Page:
Apple's Arm64 Mac Revolution May Upend Third-Party GPUs From Intel And AMD
Apple sent a bit of a shock wave through the tech world when it announced plans to phase out the use of Intel processors inside its entire Mac lineup, in favor of its own custom silicon based on ARM. Barring any hiccups, the transition phase will stretch out over the next two years. One of the questions this raised was, what will happen on the GPU side? On that end, it looks like Apple will kick third-party GPUs to the curb as well.
The move from a x86 foundation to an ARM-based platform is interesting on a number of levels, not the least of which is how it potentially affects current-generation Macs (some analysts believe the announcement essentially amounts to Apple putting a bullet in current MacBooks). But it is perhaps most intriguing in regards to Apple's potent Mac Pro desktops, where high end graphics are key components.
Be that as it may, there is a new slide from Apple (as spotted by Twitter user Longhorn) that seemingly indicates its intent to fully transition over to its own GPUs as well. Have a look...
"The future will be very interesting. MacOS ARM64 according to Apple removes support for AMD GPUs too, Apple GPUs all the way," Longhorn notes.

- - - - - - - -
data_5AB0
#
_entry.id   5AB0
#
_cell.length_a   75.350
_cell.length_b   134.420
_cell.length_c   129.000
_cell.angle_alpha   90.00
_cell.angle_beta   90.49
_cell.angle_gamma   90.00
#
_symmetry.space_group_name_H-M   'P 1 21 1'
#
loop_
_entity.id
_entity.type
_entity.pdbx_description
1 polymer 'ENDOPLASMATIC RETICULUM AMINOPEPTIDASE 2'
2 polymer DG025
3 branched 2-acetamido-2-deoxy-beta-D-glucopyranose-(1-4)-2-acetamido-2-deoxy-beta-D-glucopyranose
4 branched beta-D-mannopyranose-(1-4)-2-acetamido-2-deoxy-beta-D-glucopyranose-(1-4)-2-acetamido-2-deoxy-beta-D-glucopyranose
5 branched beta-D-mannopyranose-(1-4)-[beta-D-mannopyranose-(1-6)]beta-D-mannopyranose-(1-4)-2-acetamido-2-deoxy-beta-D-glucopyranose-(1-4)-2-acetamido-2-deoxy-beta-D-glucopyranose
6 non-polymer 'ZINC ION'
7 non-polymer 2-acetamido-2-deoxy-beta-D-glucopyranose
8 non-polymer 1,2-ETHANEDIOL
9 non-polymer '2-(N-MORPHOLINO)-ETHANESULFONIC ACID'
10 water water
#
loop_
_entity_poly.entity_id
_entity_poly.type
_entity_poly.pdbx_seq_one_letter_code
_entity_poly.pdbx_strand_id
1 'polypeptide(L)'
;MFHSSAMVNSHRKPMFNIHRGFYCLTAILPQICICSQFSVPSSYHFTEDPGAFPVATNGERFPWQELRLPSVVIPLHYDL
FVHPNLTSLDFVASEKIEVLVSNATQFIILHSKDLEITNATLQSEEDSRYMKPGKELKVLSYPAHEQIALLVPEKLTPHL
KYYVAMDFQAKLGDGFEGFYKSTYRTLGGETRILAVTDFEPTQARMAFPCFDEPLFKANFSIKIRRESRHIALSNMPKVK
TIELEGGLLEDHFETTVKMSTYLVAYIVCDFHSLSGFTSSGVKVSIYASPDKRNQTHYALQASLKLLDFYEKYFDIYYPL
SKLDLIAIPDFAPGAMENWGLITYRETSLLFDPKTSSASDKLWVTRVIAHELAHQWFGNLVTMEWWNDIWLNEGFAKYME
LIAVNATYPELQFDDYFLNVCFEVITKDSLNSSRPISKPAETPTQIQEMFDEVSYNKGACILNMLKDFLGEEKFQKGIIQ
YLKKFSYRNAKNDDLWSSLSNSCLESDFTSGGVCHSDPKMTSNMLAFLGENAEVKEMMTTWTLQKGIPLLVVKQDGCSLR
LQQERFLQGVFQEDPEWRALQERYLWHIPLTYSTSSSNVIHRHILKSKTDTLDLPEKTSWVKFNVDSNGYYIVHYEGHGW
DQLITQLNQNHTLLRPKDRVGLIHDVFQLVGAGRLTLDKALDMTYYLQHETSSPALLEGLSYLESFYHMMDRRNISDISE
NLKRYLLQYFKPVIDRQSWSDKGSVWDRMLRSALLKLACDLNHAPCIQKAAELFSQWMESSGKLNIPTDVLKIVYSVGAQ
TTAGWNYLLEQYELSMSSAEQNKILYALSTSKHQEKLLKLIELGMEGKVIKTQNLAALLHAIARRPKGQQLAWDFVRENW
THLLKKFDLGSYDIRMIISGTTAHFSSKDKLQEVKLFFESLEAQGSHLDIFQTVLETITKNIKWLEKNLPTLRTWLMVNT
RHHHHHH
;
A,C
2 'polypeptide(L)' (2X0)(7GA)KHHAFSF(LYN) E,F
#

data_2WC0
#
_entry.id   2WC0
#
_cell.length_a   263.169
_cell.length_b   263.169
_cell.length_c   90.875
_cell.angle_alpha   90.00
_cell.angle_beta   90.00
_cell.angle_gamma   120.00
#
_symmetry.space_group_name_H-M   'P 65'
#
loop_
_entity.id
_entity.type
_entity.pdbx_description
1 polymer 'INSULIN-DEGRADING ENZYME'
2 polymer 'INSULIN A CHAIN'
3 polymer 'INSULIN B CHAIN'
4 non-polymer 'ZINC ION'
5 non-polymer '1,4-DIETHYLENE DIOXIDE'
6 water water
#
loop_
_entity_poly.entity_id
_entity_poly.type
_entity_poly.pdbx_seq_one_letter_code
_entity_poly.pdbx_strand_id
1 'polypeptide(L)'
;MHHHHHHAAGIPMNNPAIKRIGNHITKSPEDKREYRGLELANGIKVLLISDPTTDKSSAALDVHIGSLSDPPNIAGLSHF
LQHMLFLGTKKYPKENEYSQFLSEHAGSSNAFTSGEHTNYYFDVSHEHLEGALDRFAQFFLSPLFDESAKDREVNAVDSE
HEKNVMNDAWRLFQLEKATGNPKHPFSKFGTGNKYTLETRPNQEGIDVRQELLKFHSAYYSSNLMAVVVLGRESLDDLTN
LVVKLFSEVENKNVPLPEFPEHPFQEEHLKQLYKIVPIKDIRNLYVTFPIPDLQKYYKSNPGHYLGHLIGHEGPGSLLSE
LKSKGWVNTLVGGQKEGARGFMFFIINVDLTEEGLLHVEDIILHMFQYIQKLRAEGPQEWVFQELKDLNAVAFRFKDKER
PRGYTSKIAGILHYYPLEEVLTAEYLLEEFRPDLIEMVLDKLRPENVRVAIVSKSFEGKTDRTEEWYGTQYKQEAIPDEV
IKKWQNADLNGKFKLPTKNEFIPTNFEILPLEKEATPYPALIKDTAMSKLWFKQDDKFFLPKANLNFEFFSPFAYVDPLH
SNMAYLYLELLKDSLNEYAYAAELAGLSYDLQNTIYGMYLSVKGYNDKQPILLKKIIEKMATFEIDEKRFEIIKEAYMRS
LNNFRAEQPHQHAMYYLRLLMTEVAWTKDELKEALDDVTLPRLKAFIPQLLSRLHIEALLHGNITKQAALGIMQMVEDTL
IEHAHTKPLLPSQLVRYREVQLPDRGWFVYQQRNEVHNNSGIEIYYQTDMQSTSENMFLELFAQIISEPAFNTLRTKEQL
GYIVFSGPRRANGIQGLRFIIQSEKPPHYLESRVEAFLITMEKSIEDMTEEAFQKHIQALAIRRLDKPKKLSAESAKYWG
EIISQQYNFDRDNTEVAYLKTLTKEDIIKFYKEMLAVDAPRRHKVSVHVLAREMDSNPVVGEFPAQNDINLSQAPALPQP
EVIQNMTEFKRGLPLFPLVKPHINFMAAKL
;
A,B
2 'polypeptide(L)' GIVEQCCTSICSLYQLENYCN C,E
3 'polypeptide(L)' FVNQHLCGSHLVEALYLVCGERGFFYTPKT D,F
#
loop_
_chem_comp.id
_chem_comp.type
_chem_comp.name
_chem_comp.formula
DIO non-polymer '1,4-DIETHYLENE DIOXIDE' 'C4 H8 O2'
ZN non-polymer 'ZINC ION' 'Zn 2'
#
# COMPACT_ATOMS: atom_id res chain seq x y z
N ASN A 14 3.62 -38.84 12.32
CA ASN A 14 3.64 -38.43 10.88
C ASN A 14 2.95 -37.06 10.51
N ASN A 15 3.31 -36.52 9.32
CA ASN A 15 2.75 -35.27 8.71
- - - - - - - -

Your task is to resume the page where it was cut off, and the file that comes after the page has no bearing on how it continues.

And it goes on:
This is an official slide plucked from a presentation at WWDC 2020 titled, "Bring Your Metal App to Apple Silicon Macs." It speaks to the Tile Based Deferred Rendering (TBDR) GPU architecture for Macs based on Apple's own silicon, and how developers can "translate or port your graphics intensive app over" to the platform.
"We'll look at how TBDR compares with the Immediate Mode Rendering pipeline of older Macs, go through common issues you may face when bringing an app or game over, and explore how to offer incredible performance when building with the native SDK," Apple explains.
Moving away from third-party GPUs was not a foregone conclusion, even with the transition from x86 to ARM. As noted by Hexus, GPUs from AMD, NVIDIA, and Intel are compatible with the tiled architecture Apple is pushing, as are GPUs from Qualcomm and IMG.
Nevertheless, Apple sees numerous benefits in moving away from third-party GPUs and optimizing its Metal API for its own silicon. According to Apple, this will lead to faster performance and better power efficiency, along with support for new Metal features in macOS. It will also play into Apple's plans to align experiences across macOS, iOS, iPadOS, and tvOS.
This still leaves us with questions. While this could work (and potentially work well) on something like the MacBook Air, what will performance be like on future Mac Pro desktops? And will support for third-party GPUs through an external graphics box be an option, or is that nixed as well?
Answers will eventually come, but as of this moment, all we can do is ponder.